Scholarship program would help Georgia rise to meet cybersecurity threat
In the face of ever-evolving attacks from our adversaries, we must strengthen our cyber defense capabilities.
I’m proud that Georgia – with the United States Army Cyber Center of Excellence and NSA Georgia Army Command moving to Fort Gordon in Augusta – is on the front lines of our country’s cyber defense.
My predecessor in the U.S. Senate, former Sen. Saxby Chambliss, worked tirelessly to make Georgia a leader in this area. Earlier this year, Gov. Nathan Deal announced plans to build the Georgia Cyber Innovation and Training Center in Augusta, further enhancing the effort. This will boost our state’s cyber workforce and help modernize cybersecurity technology for both public and private entities. As we strengthen our cyber defense capabilities, it is crucial that we also expand support for related education programs that train tomorrow’s cyber warriors.
The Department of Defense currently has a scholarship program for students studying cybersecurity fields and commit to working at the DOD in cybersecurity upon graduation. However, employment gaps still exist.
U.S. Cyber Command is working to fill its ranks. Eventually, there will be 133 offensive and defensive cyber teams to make up a force of 6,200 people. At present, only 27 percent of these teams have reached full operational capability.
It’s clear we need to expand and reinvigorate this existing scholarship program to both meet demand and deal with this as a vital national security issue. As Augusta University President Dr. Brooks Keel put it, doing so “will empower students to consider this career path with less worry of educational debt and help universities to provide more high-impact cybersecurity leaders to the DOD workforce.”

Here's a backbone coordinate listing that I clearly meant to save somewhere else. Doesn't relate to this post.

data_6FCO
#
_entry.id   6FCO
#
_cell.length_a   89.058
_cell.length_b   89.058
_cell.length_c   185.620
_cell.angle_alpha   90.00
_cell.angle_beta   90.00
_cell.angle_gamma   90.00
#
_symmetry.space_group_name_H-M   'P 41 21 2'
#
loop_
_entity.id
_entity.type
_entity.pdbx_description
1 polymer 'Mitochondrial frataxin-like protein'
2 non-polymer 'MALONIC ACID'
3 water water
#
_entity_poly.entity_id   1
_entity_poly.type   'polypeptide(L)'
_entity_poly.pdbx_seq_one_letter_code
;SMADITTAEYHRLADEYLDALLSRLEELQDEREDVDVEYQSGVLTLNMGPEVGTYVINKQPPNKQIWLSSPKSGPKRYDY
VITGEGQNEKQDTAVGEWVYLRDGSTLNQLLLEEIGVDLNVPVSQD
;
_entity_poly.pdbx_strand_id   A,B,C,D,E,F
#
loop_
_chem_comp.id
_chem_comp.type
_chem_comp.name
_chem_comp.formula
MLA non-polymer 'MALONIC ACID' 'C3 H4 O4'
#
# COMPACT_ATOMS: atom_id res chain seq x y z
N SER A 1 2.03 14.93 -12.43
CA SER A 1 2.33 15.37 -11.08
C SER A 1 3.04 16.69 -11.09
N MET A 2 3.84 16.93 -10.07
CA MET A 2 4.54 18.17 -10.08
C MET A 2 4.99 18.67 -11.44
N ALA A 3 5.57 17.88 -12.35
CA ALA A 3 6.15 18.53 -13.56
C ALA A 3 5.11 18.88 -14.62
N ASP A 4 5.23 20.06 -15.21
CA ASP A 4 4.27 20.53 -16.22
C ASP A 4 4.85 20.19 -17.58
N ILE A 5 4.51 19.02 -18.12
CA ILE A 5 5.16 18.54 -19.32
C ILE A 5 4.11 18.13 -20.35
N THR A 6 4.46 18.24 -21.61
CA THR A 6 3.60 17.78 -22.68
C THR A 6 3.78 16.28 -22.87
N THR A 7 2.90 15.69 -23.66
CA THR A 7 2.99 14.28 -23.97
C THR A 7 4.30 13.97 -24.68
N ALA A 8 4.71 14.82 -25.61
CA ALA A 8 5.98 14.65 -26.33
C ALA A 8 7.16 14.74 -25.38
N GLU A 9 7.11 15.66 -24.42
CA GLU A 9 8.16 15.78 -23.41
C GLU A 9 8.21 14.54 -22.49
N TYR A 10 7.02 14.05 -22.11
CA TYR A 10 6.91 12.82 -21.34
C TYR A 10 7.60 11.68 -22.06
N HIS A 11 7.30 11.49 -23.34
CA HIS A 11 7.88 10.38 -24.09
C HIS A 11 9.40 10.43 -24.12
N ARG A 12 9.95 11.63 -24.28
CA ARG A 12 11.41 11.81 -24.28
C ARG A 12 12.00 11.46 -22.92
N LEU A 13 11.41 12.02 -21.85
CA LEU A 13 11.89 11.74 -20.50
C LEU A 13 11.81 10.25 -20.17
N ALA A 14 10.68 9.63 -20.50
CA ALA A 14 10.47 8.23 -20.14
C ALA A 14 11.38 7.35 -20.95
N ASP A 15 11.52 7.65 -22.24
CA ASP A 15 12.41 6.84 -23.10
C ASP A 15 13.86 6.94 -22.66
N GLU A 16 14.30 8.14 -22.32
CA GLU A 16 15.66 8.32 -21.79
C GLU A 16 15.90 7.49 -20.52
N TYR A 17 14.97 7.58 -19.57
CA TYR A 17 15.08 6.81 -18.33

That’s why both Sen. Johnny Isakson and I are taking action in the Senate.
Working together, a bipartisan group of Republicans and Democrats is pushing to expand the pool of cybersecurity students qualified for the scholarship program. Those enrolled in two-year programs, and those studying for associate’s degrees pertaining to cybersecurity, should be brought into the fold.
Our proposal – the DOD Cyber Scholarship Program Act of 2017 – reinvigorates this scholarship program with increased funds and expands eligibility to students earning degrees at some community colleges. Scholarship recipients must be earning degrees from institutions deemed as Centers of Academic Excellence by both the National Security Administration and the Department of Homeland Security.
This will have a direct impact here in the Peach State. Seven in-state universities – Armstrong State, Augusta University, Columbus State, Georgia Tech, Kennesaw State, Middle Georgia State and North Georgia – are CAE-designated.
This will be a win for Georgia, and would create more opportunities for students at those universities. More broadly, it would provide a critical boost to cybersecurity workforce development and our overall national security.
In a time of gridlock and dysfunction, bipartisan efforts like these are a refreshing reminder of our shared commitment to protecting Americans and creating opportunity.
Our adversaries have already proved they are committed to using cyberwarfare to attack both our economy and national security. We must be prepared, and Georgia’s efforts will help ensure we are ready to respond to this new, rapidly emerging threat.
(Sen. David Perdue, R-Ga., is the only Fortune 500 CEO in Congress and is a member of the Armed Services Committee.)